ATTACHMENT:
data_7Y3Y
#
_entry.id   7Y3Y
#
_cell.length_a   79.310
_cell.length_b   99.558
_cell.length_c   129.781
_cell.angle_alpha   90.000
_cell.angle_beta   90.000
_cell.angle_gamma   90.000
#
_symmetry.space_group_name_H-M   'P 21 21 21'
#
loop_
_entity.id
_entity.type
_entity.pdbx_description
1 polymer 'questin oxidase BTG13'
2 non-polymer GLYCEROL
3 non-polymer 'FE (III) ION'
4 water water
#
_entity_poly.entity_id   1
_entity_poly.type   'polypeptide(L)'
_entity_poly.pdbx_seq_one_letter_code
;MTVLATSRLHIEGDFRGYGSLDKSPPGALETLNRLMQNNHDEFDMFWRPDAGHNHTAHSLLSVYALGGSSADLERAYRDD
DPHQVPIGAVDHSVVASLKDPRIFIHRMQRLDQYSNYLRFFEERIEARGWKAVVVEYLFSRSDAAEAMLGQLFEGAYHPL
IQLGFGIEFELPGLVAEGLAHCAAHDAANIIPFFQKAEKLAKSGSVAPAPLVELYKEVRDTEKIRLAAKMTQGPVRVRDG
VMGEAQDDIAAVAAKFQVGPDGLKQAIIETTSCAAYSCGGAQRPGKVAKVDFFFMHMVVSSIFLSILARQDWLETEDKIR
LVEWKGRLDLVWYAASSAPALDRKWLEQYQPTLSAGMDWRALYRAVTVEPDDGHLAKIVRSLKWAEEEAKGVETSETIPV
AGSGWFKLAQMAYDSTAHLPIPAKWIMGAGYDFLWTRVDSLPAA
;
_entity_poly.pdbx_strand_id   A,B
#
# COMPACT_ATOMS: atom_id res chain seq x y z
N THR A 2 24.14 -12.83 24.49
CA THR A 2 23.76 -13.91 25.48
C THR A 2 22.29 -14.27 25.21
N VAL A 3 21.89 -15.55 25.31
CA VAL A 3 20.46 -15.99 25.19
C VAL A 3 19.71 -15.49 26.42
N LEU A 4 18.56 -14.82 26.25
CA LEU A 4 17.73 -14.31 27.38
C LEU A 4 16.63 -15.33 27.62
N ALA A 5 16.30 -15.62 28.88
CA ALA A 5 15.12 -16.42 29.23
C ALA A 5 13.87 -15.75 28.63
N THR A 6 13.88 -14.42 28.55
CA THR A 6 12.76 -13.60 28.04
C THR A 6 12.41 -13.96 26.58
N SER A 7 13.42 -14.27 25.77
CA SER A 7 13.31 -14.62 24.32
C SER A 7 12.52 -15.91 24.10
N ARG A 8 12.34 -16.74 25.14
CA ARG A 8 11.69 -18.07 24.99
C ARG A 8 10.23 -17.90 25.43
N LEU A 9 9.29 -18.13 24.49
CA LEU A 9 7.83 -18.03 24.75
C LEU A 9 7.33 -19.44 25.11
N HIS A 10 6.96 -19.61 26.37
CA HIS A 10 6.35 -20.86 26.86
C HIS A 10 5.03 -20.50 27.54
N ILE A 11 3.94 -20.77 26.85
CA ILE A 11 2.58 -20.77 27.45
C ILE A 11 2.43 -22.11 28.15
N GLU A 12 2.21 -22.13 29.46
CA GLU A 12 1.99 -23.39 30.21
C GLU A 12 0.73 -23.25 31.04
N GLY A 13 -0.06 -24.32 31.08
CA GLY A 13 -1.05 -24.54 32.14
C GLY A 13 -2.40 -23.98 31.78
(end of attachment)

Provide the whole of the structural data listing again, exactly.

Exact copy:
data_7Y3Y
#
_entry.id   7Y3Y
#
_cell.length_a   79.310
_cell.length_b   99.558
_cell.length_c   129.781
_cell.angle_alpha   90.000
_cell.angle_beta   90.000
_cell.angle_gamma   90.000
#
_symmetry.space_group_name_H-M   'P 21 21 21'
#
loop_
_entity.id
_entity.type
_entity.pdbx_description
1 polymer 'questin oxidase BTG13'
2 non-polymer GLYCEROL
3 non-polymer 'FE (III) ION'
4 water water
#
_entity_poly.entity_id   1
_entity_poly.type   'polypeptide(L)'
_entity_poly.pdbx_seq_one_letter_code
;MTVLATSRLHIEGDFRGYGSLDKSPPGALETLNRLMQNNHDEFDMFWRPDAGHNHTAHSLLSVYALGGSSADLERAYRDD
DPHQVPIGAVDHSVVASLKDPRIFIHRMQRLDQYSNYLRFFEERIEARGWKAVVVEYLFSRSDAAEAMLGQLFEGAYHPL
IQLGFGIEFELPGLVAEGLAHCAAHDAANIIPFFQKAEKLAKSGSVAPAPLVELYKEVRDTEKIRLAAKMTQGPVRVRDG
VMGEAQDDIAAVAAKFQVGPDGLKQAIIETTSCAAYSCGGAQRPGKVAKVDFFFMHMVVSSIFLSILARQDWLETEDKIR
LVEWKGRLDLVWYAASSAPALDRKWLEQYQPTLSAGMDWRALYRAVTVEPDDGHLAKIVRSLKWAEEEAKGVETSETIPV
AGSGWFKLAQMAYDSTAHLPIPAKWIMGAGYDFLWTRVDSLPAA
;
_entity_poly.pdbx_strand_id   A,B
#
# COMPACT_ATOMS: atom_id res chain seq x y z
N THR A 2 24.14 -12.83 24.49
CA THR A 2 23.76 -13.91 25.48
C THR A 2 22.29 -14.27 25.21
N VAL A 3 21.89 -15.55 25.31
CA VAL A 3 20.46 -15.99 25.19
C VAL A 3 19.71 -15.49 26.42
N LEU A 4 18.56 -14.82 26.25
CA LEU A 4 17.73 -14.31 27.38
C LEU A 4 16.63 -15.33 27.62
N ALA A 5 16.30 -15.62 28.88
CA ALA A 5 15.12 -16.42 29.23
C ALA A 5 13.87 -15.75 28.63
N THR A 6 13.88 -14.42 28.55
CA THR A 6 12.76 -13.60 28.04
C THR A 6 12.41 -13.96 26.58
N SER A 7 13.42 -14.27 25.77
CA SER A 7 13.31 -14.62 24.32
C SER A 7 12.52 -15.91 24.10
N ARG A 8 12.34 -16.74 25.14
CA ARG A 8 11.69 -18.07 24.99
C ARG A 8 10.23 -17.90 25.43
N LEU A 9 9.29 -18.13 24.49
CA LEU A 9 7.83 -18.03 24.75
C LEU A 9 7.33 -19.44 25.11
N HIS A 10 6.96 -19.61 26.37
CA HIS A 10 6.35 -20.86 26.86
C HIS A 10 5.03 -20.50 27.54
N ILE A 11 3.94 -20.77 26.85
CA ILE A 11 2.58 -20.77 27.45
C ILE A 11 2.43 -22.11 28.15
N GLU A 12 2.21 -22.13 29.46
CA GLU A 12 1.99 -23.39 30.21
C GLU A 12 0.73 -23.25 31.04
N GLY A 13 -0.06 -24.32 31.08
CA GLY A 13 -1.05 -24.54 32.14
C GLY A 13 -2.40 -23.98 31.78